After missionary school, Skrefsrud traveled to India, where he became interested in Santalistan, a district 160 miles northwest of Calcutta.  Skrefsrud's wife and the Børresens later joined him.  They secured possession of some land from the Rajah, and in September 1867, the missionaries began building huts of branches and leaves.  Børresen described the situation:  "Our neighbors," he said, "were tigers, bears, elephants, wildcats, and hyenas; our common household was composed of rats, snakes, and innumerable insects which visited us every night."  

View an image of Skrefsrud's house at the Santal Mission on DPLA
 (Digital Public Library of America).

During the years that Skrefsrud served as a missionary in India, phenomenal progress was seen. When he agreed to visit the Norwegians in America, his fame and reputation preceded him. Skrefsrud arrived in Minneapolis, Minnesota in the spring of 1894, and invitations from Norwegian-American congregations began to multiply.  Over a fifteen month period, he traveled almost incessantly, speaking several times a day to capacity crowds.  It was during one of these events that my great grandparents must have acquired the two photos of Skrefsrud that were kept in their photograph album.  Exactly when and where they listened to Skrefsrud speak is not known.  What is certain, is the effect Skrefsrud's speech must have had on them.

N. N. Rønning, the author of the Skrefsrud biography referenced in this article, described his own experience while seeing and hearing the Santal missionary for the first time.  He was teaching parochial school in Grafton, North Dakota, and joined many others at the local Opera House, which was filled to overflowing for the event.

On the great day people came walking or driving from all directions... When I had been told that Skrefsrud could, as it were, hold large audiences in the hollow of his hand for two hours or more and make people laugh and weep at will, foolish young university student that I was, I made up my mind that he could not 'get' me...  Well, he 'got' me.  I have never before or since been so helplessly and hopelessly under the spell of a speaker, and that from the time he uttered the first sentence.  It was not only what he said, but the way he said it and the way he looked which had such compelling power.

Lars O. Skrefsrud returned to India and his missionary duties on September 25, 1895.  He died in 1910, after 47 years in India.  Upon his death, friends and acquaintances remarked:  "Skrefsrud was one of the most remarkable men in the Norwegian Lutheran Church.  By nature he was endowed with tremendous power and glowing enthusiasm..."  Also, "Skrefsrud was a powerful personality, cast in the mold of the Viking chiefs of old."  His legacy, as understood by common Norwegian Americans like my great grandparents, was a simple but powerful one:  he was a man whose outstanding characteristic was as a "sinner saved by grace."  Aside from Skrefsrud's great charisma and powerful speeches, it was more than enough to inspire a generation of Norwegian American Christians.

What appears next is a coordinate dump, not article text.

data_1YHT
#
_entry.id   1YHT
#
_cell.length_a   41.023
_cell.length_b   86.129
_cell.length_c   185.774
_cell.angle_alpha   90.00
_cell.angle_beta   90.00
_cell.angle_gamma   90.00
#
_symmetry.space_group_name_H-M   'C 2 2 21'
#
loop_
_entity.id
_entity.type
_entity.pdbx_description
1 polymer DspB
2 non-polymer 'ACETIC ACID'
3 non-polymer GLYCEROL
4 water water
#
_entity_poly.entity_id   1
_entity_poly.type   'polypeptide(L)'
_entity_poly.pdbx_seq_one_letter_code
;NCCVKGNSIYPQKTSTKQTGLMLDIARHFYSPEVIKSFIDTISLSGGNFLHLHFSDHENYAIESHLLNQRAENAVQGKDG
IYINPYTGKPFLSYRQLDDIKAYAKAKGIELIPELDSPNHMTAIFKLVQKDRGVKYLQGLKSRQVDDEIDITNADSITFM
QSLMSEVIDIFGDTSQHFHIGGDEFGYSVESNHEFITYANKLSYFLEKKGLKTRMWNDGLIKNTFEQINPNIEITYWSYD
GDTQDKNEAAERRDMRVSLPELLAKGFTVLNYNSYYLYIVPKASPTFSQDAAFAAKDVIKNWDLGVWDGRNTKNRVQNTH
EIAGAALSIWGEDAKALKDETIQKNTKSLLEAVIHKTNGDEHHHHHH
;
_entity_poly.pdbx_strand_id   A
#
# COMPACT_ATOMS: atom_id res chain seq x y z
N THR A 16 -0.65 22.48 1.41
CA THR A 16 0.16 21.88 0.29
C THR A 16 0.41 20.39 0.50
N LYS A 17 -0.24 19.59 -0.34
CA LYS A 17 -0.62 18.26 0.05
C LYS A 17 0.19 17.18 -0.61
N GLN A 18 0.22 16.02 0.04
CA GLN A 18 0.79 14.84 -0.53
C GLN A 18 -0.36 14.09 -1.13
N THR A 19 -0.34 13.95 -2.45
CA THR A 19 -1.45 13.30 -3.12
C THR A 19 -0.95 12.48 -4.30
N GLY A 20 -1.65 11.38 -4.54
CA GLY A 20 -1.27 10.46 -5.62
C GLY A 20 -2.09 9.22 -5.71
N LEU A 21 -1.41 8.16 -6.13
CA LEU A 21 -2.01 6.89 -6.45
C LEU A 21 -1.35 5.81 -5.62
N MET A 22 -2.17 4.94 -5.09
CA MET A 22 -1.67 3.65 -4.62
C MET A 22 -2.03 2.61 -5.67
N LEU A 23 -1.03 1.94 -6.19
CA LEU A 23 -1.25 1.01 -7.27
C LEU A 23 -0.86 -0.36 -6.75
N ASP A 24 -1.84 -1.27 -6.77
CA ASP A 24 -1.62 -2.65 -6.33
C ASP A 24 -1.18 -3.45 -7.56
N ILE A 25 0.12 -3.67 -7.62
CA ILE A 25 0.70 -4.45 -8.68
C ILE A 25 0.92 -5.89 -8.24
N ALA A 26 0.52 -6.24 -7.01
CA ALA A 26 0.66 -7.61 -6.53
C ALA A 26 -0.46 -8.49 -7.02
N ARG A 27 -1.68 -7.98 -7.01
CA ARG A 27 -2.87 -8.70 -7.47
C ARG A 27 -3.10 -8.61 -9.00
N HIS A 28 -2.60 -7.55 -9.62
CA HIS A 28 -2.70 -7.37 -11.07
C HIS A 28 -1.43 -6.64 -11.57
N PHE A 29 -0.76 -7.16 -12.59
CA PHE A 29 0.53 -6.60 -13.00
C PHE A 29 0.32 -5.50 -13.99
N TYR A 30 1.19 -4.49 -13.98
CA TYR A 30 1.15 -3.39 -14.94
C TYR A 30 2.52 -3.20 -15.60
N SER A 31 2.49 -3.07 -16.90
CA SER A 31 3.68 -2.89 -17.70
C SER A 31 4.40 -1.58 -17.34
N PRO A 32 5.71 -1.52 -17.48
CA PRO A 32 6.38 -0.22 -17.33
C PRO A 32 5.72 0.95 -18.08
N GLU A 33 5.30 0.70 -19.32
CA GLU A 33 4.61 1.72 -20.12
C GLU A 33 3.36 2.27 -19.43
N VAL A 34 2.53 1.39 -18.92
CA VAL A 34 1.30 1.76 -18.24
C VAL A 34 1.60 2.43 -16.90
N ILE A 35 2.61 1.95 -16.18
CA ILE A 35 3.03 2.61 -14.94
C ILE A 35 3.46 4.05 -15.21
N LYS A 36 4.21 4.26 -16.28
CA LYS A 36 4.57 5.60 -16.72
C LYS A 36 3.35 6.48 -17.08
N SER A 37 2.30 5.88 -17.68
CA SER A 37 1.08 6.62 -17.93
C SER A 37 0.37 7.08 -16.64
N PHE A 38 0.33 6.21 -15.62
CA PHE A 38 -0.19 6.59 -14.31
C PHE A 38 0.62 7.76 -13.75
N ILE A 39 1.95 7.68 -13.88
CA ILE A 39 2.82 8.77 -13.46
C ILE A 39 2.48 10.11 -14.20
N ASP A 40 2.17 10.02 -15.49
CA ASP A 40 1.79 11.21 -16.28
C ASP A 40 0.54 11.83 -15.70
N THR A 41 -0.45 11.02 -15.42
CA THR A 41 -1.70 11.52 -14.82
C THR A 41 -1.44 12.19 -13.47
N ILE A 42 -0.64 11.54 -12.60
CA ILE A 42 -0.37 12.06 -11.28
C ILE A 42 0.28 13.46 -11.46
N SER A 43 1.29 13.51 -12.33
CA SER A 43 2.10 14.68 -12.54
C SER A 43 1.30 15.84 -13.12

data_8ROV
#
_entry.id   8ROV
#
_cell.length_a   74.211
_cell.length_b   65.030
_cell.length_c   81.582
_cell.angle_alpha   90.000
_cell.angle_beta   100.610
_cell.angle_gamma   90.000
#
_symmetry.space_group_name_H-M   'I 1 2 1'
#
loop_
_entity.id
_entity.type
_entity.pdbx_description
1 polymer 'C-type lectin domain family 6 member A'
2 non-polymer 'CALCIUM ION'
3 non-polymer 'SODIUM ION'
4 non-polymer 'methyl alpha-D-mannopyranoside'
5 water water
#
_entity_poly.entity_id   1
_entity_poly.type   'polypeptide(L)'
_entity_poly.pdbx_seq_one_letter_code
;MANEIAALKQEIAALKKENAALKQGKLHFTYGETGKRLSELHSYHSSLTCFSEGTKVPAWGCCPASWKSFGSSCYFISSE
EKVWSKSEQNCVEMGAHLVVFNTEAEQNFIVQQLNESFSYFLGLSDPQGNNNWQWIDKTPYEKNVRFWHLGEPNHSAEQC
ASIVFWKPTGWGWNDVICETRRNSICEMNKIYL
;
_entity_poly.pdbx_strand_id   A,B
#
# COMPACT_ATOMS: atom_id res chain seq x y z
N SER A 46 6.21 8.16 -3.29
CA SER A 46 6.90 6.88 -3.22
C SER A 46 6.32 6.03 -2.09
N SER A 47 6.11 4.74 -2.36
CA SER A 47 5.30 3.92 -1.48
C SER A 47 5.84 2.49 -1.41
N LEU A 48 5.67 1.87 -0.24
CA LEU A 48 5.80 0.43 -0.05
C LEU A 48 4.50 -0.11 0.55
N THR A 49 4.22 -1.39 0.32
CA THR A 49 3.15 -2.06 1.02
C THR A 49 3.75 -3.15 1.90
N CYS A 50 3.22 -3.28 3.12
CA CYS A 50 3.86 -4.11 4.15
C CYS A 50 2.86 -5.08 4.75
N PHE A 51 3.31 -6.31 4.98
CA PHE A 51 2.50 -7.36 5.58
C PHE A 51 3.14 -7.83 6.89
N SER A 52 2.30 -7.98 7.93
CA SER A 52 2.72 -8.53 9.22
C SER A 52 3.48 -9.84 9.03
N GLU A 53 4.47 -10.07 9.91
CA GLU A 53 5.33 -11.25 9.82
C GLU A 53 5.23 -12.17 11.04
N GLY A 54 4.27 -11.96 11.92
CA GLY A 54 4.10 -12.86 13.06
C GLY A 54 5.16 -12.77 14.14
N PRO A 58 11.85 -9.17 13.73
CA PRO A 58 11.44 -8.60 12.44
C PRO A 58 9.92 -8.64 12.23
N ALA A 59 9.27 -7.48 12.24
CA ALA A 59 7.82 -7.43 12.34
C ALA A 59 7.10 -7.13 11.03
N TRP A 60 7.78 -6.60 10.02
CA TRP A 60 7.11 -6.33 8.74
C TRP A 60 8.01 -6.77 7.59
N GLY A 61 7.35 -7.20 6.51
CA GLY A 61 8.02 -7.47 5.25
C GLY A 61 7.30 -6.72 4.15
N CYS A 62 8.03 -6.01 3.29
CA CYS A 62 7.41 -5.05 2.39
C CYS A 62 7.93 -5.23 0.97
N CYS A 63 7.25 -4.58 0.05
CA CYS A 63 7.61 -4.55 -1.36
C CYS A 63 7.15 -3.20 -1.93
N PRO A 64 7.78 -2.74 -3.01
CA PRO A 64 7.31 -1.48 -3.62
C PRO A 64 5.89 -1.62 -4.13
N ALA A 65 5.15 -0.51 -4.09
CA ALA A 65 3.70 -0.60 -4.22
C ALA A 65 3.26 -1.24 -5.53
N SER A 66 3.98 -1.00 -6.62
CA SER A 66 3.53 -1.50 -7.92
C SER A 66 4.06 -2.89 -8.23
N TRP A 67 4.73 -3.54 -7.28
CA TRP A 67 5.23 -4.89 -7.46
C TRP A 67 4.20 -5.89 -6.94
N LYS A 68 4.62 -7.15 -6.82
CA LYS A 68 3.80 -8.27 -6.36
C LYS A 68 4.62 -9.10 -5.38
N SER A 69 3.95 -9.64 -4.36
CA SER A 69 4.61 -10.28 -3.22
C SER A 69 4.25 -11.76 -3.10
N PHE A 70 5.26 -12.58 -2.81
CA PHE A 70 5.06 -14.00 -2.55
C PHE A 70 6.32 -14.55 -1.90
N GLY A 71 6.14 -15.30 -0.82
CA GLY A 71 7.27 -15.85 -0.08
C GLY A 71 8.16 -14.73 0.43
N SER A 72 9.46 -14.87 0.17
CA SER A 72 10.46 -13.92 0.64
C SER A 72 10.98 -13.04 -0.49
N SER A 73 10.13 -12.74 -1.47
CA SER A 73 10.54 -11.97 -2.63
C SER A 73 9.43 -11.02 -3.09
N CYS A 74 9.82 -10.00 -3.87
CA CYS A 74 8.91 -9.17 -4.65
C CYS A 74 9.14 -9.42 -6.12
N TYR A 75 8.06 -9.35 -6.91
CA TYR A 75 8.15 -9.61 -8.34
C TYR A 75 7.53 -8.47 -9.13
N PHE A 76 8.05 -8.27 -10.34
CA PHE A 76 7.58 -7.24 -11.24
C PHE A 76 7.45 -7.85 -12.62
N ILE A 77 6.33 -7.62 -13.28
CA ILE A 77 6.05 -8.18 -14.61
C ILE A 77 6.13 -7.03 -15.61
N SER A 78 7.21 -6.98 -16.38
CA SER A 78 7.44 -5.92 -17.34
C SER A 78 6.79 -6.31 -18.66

--Minnesota Directory of Photographers:
--N. N. RønningLars O. Skrefsrud: An Apostle to the Santals (Minneapolis, Minnesota:  The Santal Mission in America), 1940.

Friday, August 23, 2013

O Canada! Like a Close Cousin

As an American descended from Norwegian and Celtic ancestors, I can't help but feel a close affiliation with, and longing for, certain other countries like Norway, Scotland, and Ireland.  Though I personally identify more with my mother's Norwegian family heritage, the sound of bagpipes combined with a flash of tartan never fails to stir my soul.  But, also vying for position near the top of the list is a country a little closer to home---a distance of only 75 miles to the border, in fact:


My mother has always maintained that she is 100% Norwegian-American, but admits she might have just enough Swedish genes to lay claim to the area taken up by one little toe.  Perhaps it is the same with me and my various links to Canada, but in this case, the claim is also made on emotional territory.

My adopted father was a native Canadian.  Dad was born in Vancouver, British Columbia to an ex-patriot American father and a Scottish-born mother.  His mother died when he was five years old, and his father died a few years after that, so he spent the majority of his childhood in a Vancouver orphanage and foster homes.  When he became an American citizen in the mid-1940s, Dad left behind the graves of his parents and three siblings in Vancouver.  He moved to California where his sister lived, but a second sister had been adopted out to an unknown Vancouver family soon after her birth.  Happily, Dad was able to make contact with the unknown sibling a few years before his death.  In 1973, he made a trip back to Vancouver to meet his little sister for the first time, and also visited some beloved family friends and locations important to him as a child in Canada.